Something to think about, liquid metal compatibility with copper heat sinks

Discussion in 'Hardware Components and Aftermarket Upgrades' started by Tishers, Jan 27, 2017.

  1. bennyg

    bennyg Notebook Deity

    Reputations:
    977
    Messages:
    1,764
    Likes Received:
    1,427
    Trophy Points:
    181
    As said above sanding the stain - Cu-Ga alloy - is of negative effect if you're going to apply LM again. Certainly wipe off the used liquidy stuff (which will have lost some gallium) with isopropyl+paper towel and reapply fresh, this 2nd application will not lose anywhere near as much Ga into the heatsink as the 1st.

    I find it's more like a suction effect than "gluing" (and certainly "soldering" is the wrong term to use). I find a slight twist of an unscrewed heatsink or lifting on an angle is usually enough to break the 'suction' between CPU and heatsink or IHS and heatsink and have them come apart.

    I learned a minor lesson in the early days I pulled up too hard too quickly on the wrong end end of a P870DM GPU heatsink which preferred to slightly bend along the 20cm long heatpipes rather than detach from the 980M with the combined suction effect of grippy thermal pads and liquid metal on the die.

    Something's seems not right with your paste application there or the delid has been affected, 10C is a huge difference in the wrong direction between a pretty good paste (NTH1) and a very good one (Kryo)

    [​IMG]
    https://www.tomshardware.com/reviews/thermal-paste-comparison,5108-9.html
     
  2. Sacco

    Sacco Notebook Enthusiast

    Reputations:
    2
    Messages:
    12
    Likes Received:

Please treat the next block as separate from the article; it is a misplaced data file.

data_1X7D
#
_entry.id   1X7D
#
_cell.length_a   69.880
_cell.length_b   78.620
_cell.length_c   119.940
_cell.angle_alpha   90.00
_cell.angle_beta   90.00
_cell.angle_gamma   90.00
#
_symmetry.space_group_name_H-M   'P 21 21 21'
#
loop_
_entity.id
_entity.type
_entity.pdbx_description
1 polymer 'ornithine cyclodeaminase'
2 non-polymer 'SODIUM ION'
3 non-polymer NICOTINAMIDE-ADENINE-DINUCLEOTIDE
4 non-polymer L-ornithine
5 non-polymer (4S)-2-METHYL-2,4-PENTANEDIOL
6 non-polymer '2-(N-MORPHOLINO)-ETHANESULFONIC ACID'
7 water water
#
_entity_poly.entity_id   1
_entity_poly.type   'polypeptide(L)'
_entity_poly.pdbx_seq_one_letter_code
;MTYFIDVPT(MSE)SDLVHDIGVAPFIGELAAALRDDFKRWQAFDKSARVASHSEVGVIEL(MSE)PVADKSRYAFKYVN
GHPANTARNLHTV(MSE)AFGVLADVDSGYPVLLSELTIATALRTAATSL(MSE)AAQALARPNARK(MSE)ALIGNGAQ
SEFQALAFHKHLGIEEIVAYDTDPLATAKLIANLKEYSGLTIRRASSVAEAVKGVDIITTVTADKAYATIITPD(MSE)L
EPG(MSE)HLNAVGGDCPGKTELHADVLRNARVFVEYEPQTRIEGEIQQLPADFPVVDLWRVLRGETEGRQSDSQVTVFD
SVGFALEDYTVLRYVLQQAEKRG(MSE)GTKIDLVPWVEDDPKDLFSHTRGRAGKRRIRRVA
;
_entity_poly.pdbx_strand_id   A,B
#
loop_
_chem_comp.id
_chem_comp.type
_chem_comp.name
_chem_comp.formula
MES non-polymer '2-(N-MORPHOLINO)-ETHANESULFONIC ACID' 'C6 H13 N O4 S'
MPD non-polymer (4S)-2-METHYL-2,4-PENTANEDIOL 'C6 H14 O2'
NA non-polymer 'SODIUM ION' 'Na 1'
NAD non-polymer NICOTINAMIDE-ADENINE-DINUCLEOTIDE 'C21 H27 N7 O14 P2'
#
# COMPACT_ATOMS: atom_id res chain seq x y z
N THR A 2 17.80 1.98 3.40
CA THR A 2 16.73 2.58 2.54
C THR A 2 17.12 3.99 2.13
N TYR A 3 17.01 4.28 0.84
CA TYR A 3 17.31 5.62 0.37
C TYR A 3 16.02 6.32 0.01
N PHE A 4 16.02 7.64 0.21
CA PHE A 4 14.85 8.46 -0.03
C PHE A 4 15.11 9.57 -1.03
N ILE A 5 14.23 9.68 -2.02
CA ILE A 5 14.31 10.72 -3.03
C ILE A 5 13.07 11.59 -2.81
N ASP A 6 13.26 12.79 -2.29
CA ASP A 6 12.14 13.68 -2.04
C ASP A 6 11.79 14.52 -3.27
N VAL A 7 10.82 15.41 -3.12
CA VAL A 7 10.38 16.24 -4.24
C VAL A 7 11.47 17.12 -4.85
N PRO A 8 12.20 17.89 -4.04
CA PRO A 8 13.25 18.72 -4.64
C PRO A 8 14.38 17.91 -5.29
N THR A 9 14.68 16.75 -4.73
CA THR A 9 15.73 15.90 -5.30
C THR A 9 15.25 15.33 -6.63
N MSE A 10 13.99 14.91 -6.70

12
    Trophy Points:
    6
    Maybe....I just got some NT-H1 and will replace the Kryonaut today and see what happens.

    If the temps are bad then I might have to further polish the sanded surfaces. If nothing works then I'll go back to LM but next time I will not sand the GaCu alloy.

    Thanks for the reply...I wish I knew this before even attempting LM....there is little info about the re application (youtube reviewers are for the most part sloppy with this thing), certainly this is the only thread I found with the precise information.
     
  3. Sacco

    Sacco Notebook Enthusiast

    Reputations:
    2
    Messages:
    12
    Likes Received:
    12
    Trophy Points:
    6
    Kryonaut out, NT-H1 in.

    Instantly a huge change:

    CB15

    Kryonaut = 81c

    NT-H1 = 72c

    See? that Kryonaut is crap, maybe only useful with a much greater pressure.
     
    hmscott likes this.
  4. Falkentyne

    Falkentyne Notebook Prophet

    Reputations:
    5,410
    Messages:
    4,589
    Likes Received:
    6,199
    Trophy Points:
    581
    Was your Kryonaut hardened or fully liquid? (Kryonaut should have the same viscosity as Arctic MX-4).
    There were several bad samples of the 1g tubes being almost dried out, which I never saw in the 5g tubes.
    Either way, regardless of the heatsink, you should NEVER have initial temps of Kryonaut higher than NT-H1, ever, regardless of what you do. The problems only happen after a week or so and thermal stresses, never initially.